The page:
Day 2 of the A to Z Challenge, my theme is mental health.
B is for… Boredom
Boredom can be seen as a trivial complaint. It is: a shrug of the shoulders, a complaint from children when their tablet has run out of battery, something you are at school or work and summarised in one popular word ‘meh’. Bored is something you feel when you are forced to do something you don’t want to do or when you can’t do the thing you really want to. But it is also something else; it can often be part and parcel of mental health conditions.
Boredom and Mental Health
Boredom is also the feeling of unease, weariness and restlessness. It’s feeling confused, unenthusiastic and dissatisfied. Feeling bored can lead you to feel tired, unmotivated and uninterested.
Boredom and depression combined are a viscous pair. With these two entwined you can sink into a dark place. A place where nothing can occupy your mind, your hands and your interest. A place where it doesn’t matter if you live or die.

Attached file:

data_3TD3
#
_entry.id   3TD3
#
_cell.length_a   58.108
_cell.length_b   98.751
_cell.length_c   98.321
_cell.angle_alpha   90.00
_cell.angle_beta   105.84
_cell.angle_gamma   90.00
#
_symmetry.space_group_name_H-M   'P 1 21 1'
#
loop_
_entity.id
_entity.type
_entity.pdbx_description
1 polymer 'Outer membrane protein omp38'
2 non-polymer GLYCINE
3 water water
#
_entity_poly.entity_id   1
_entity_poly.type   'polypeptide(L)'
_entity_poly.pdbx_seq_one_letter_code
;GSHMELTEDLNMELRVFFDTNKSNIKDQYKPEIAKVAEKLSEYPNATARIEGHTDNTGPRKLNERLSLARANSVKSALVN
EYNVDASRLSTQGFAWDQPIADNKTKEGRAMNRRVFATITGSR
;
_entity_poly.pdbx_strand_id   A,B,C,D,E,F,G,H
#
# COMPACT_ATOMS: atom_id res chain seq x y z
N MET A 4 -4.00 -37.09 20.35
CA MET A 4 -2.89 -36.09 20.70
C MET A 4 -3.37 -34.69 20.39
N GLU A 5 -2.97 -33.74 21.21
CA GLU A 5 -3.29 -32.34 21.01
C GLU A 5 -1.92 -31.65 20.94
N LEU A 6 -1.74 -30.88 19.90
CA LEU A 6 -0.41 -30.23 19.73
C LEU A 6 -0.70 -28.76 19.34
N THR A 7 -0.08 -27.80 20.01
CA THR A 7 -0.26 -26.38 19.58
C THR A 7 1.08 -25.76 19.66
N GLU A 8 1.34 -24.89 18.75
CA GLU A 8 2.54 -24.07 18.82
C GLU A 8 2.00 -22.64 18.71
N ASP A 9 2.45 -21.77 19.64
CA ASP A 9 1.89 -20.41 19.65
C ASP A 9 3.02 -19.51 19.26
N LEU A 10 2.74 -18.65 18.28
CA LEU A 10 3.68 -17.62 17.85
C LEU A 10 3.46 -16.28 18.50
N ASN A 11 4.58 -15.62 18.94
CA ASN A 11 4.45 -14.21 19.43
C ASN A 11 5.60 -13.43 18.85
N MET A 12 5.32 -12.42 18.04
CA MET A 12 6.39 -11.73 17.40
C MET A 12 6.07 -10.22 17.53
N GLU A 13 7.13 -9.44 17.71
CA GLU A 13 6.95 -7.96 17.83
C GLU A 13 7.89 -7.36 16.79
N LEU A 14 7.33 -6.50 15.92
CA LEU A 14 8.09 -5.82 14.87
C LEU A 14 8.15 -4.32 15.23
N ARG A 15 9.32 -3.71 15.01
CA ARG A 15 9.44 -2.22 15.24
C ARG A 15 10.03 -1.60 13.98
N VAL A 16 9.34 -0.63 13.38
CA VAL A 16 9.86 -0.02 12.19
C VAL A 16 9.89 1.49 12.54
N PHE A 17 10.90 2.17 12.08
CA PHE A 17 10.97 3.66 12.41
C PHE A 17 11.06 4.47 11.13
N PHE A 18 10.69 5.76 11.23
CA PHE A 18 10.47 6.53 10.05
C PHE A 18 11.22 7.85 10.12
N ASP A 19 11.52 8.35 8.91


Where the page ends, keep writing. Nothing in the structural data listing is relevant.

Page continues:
For me, boredom sometimes causes anxiety as well. Anxiety makes you question yourself and desperately seek answers. Are you yourself boring? What do I want to do? Why can’t I find anything that I want to do?
Have a plan. List the self care activities or create a happy box that you can turn to when you feel restless, uninspired and tired. I know that exercise or a creative project are good for me but often when boredom, depression and anxiety are all combining against me I need something small and comforting. This might be picking up a colouring book, painting my nails, having a bath or read a book. Often I find time passes very quickly if I binge watch something on Netflix but it doesn’t necessarily lighten the feeling of ‘ennui’. It doesn’t mean TV is out though, for me a familiar, favourite film can work wonders especially if I do something creative alongside it such as doing some colouring.
Thanks for reading,